C.P. and Cornelia Chima awarded honorary doctorates


Although answering a call to serve his country following the 1941 attack on Pearl Harbor interrupted Cornelius “C.P.”Chima’s college education, he never forgot The University of Akron. And seven decades later, he and his wife, Cornelia, continue to demonstrate an extraordinary philanthropic commitment to their University.

Cornelius “C.P.” Chima (above) and his wife, Cornelia (below), are vested with the hood of the doctor of humane letters. The honorary doctorates were conferred June 14 by UA President Luis Proenza (in gold cuffs) and UA senior vice president, provost, and chief operating officer Mike Sherman to recognize the couple’s extraordinary commitment to The University of Akron.

The couple’s leadership, vision, and generosity were formally recognized during a special ceremony June 14, 2012, when UA President Luis Proenza presented each with the degree doctor of humane letters, one of academia’s most venerable and treasured traditions and the highest honor bestowed to any individual by The University of Akron.

Few couples are more deserving

Since 1963, in fact, the Chimas have provided substantial philanthropic support to The University of Akron, establishing The C.P. and Cornelia Chima Family Center to assist the College of Education and The C.P. and Neal S. Chima Department of Athletics Ticket Office to recognize their support of Zip Athletics, as well as providing numerous other gifts, primarily in support of scholarships.

“Giving to this University has always been a wonderful and rewarding experience,” remarked C.P. after accepting his degree. “My wife and I have always believed in supporting institutions that have a vision and a plan, and that certainly describes The University of Akron, and most especially Dr. Proenza, whose leadership continues to impress me.”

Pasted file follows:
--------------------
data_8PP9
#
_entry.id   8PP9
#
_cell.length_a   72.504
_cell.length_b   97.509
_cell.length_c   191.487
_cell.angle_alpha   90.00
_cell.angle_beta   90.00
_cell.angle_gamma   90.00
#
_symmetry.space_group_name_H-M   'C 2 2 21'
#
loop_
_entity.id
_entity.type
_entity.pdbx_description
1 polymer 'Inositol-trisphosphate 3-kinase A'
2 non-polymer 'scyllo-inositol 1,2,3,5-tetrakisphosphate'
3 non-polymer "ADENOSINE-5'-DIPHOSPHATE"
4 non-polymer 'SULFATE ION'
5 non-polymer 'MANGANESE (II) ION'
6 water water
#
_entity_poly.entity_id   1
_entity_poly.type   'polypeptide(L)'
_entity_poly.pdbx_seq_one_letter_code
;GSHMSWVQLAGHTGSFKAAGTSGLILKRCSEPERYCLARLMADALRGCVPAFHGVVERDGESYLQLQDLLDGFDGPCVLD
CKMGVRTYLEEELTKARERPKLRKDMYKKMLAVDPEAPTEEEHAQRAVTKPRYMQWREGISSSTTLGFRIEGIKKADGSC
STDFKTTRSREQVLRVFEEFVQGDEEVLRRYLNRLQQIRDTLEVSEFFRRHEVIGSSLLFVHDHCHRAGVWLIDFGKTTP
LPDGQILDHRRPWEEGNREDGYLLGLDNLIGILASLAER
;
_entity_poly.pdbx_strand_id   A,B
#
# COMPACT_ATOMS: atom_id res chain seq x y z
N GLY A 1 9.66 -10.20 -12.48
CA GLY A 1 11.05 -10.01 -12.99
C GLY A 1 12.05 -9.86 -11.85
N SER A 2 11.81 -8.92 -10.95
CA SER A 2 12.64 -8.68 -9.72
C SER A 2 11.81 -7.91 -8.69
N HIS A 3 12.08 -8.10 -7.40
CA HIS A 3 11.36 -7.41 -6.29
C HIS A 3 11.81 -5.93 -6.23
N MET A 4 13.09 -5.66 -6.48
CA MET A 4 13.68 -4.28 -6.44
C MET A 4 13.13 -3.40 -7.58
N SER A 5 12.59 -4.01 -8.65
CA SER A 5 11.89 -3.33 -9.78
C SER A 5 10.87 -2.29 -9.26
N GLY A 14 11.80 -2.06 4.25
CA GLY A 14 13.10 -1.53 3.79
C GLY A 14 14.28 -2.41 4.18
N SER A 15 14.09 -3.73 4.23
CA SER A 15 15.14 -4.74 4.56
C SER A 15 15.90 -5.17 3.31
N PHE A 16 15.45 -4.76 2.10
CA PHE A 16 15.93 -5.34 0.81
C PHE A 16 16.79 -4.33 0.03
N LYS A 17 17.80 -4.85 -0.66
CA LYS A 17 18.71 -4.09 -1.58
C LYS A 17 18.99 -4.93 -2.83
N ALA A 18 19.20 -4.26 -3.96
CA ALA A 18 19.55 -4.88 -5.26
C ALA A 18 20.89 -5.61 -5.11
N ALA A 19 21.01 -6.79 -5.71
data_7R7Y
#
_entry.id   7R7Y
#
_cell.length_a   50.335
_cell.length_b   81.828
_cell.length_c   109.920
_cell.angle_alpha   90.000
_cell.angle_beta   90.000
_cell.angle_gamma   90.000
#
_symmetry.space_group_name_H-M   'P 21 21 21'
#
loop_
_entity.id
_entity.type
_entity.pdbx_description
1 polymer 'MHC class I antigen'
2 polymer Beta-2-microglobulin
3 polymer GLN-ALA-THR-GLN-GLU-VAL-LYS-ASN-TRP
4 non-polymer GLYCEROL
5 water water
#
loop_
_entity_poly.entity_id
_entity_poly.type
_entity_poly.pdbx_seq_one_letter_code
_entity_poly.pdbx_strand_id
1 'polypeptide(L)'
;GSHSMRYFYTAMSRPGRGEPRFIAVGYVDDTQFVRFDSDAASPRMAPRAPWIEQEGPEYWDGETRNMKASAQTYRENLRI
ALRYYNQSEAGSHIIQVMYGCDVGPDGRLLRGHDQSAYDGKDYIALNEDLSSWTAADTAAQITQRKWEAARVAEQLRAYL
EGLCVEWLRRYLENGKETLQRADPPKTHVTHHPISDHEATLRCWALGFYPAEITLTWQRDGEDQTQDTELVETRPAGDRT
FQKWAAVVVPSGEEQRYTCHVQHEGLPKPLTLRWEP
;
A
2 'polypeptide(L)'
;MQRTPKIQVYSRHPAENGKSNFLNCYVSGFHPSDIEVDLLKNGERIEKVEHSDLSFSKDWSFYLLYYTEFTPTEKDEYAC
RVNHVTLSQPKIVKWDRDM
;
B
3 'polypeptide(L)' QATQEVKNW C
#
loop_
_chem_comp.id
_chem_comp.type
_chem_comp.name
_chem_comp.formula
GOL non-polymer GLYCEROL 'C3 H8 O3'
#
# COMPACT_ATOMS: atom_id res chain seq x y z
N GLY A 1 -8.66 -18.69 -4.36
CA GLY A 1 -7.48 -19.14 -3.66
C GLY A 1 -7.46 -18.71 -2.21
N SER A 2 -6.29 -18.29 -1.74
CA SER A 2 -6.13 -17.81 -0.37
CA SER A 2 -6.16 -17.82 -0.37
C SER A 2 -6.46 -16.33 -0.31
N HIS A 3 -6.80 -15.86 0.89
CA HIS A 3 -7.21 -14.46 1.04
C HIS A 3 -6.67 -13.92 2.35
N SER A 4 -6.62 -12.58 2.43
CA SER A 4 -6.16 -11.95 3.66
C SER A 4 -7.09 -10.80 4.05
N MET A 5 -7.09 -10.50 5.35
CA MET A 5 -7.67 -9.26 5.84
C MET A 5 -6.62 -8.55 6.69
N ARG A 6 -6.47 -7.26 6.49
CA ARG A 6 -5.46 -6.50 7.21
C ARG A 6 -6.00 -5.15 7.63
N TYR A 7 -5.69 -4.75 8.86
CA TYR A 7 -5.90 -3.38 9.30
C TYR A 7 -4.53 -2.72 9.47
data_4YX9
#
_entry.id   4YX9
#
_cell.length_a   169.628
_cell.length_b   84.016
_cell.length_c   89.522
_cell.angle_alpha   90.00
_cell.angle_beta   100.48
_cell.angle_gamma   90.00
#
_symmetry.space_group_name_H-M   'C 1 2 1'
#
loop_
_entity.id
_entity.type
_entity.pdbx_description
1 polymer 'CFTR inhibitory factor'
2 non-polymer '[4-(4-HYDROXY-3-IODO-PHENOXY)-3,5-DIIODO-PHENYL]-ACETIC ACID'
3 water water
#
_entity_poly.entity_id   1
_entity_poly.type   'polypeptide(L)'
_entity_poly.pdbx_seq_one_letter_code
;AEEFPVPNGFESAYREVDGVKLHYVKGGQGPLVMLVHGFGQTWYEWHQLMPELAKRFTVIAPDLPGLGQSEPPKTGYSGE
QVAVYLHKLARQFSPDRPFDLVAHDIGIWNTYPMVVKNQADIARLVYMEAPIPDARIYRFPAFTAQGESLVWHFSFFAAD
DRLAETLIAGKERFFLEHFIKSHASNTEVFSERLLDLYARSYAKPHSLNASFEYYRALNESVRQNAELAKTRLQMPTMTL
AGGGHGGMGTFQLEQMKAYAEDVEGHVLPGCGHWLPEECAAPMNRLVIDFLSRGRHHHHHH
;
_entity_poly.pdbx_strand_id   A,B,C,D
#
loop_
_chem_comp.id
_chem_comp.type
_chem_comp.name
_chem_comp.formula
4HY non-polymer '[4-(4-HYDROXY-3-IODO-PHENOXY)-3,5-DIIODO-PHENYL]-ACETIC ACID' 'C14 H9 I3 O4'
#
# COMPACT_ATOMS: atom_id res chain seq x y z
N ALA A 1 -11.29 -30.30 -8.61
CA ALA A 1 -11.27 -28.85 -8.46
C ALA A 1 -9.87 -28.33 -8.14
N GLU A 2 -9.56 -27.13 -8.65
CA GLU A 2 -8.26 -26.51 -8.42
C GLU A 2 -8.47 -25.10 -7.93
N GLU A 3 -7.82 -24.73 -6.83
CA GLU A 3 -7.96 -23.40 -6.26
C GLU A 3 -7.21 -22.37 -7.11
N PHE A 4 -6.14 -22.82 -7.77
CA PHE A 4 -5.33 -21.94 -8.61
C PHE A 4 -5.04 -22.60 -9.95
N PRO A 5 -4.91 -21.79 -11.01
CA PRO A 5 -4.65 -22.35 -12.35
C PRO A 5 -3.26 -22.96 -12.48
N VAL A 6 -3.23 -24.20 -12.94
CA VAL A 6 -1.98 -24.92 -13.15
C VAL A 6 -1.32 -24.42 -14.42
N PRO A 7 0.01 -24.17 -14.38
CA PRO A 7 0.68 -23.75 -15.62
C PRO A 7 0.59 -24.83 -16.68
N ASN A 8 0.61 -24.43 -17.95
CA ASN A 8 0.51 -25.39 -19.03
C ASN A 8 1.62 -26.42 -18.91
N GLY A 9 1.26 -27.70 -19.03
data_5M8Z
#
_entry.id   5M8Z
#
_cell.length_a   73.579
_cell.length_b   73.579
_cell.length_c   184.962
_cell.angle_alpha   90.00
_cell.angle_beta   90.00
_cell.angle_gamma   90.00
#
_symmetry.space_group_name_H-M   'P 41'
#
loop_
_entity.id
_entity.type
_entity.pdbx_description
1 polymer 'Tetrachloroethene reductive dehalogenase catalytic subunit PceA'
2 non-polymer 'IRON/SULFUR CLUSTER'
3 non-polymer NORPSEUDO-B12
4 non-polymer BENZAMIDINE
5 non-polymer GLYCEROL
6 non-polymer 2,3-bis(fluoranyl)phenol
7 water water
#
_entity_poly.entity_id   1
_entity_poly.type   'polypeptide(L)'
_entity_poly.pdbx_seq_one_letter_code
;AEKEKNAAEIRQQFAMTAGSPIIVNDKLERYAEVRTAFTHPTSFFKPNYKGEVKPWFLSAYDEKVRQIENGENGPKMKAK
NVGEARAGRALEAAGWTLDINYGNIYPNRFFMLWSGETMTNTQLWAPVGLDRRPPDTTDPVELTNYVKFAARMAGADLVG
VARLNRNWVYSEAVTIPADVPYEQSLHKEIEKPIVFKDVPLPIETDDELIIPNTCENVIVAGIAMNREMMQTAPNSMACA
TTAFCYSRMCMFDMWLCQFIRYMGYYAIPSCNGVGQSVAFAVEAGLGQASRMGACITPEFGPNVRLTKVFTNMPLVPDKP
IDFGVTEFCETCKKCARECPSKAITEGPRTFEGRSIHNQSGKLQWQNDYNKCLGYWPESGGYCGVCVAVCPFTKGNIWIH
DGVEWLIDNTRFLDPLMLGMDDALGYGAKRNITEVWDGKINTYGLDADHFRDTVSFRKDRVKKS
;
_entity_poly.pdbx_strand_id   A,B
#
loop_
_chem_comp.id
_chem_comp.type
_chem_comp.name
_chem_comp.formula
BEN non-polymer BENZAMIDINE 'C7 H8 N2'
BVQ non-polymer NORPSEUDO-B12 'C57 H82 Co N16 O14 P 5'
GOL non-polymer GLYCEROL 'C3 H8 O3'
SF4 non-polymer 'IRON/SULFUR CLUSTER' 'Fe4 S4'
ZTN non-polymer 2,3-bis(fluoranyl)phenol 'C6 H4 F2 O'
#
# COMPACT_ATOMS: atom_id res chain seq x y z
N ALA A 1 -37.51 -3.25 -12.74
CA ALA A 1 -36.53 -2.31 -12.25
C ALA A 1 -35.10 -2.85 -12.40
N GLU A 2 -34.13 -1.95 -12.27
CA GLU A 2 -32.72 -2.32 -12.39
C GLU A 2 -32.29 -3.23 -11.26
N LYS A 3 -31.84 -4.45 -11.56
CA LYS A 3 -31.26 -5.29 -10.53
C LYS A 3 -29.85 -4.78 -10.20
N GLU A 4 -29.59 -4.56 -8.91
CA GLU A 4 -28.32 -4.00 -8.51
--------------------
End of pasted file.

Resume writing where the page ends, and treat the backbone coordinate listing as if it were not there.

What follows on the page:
For the Chimas, who married in 1955 and raised three children – Lissa, Craig, and Derek ’85 – the University is among an extensive list of civic and nonprofit organizations that have benefited tremendously from their kindness and generosity.

Following three years of service with the U.S. Air Force, during which he earned 28 decorations (including a silver star and the Croix de Guerre with Palm, France’s highest honor), C.P. was honorably discharged as a Colonel and returned to Akron to manage the family business, Chima Travel and Insurance Companies. His went on to found five additional companies and ultimately established himself as a leading business and civic executive in the Greater Akron community.

Over the years, C.P. lent his expertise to a number of civic enterprises, including the Junior Chamber of Commerce and the Mayor’s Traffic Control Commission, and he served on the boards of the International Institute, the Summit County Board of Mental Retardation/Development Disabilities, the Summit County Sheltered Workshop Fund, and Akron General Medical Center.

Likewise, Cornelia has been a vibrant and outstanding contributor to the community. A Wayne State University graduate and lifelong advocate of the power of education, she taught in the Detroit and Akron public school systems, as well as at Kent State University, before becoming a valuable partner to her husband in the administration of the family business. Cornelia also served as a tireless volunteer with the Junior Women’s Civic Club, the Akron Women’s City Club, the Fairlawn Country Club, and the Women’s Auxiliary Board of Stan Hywet Hall and Gardens; and she was a dedicated board member of the University of Akron’s Women’s Committee and Ardmore Inc., a local agency whose mission is to provide services and support for individuals with challenges, enhancing their quality of life and promoting community inclusion and acceptance.

Since its founding in 1870, The University of Akron has recognized numerous individuals and corporations for their outstanding contributions, but the honorary degree, first conferred by UA in 1873, has been reserved for those distinguished personages who have made a significant and remarkable impact on the University and its students.

The Chimas now join an impressive list of doctor of humane letters honorees that includes nationally recognized names – such as Firestone, Seiberling, Bradley, Dove, and Knight – as well as those who have achieved regional prominence, including Polsky, Albrecht, Odom, and Pianalto.

“What they share in common,” said Proenza, referring to the Chimas and past recipients, “is a commitment to excellence and a desire to shape and improve the future. In doing so, they have benefited the greater good, and the University, our faculty and staff, and every student shall remain forever grateful.”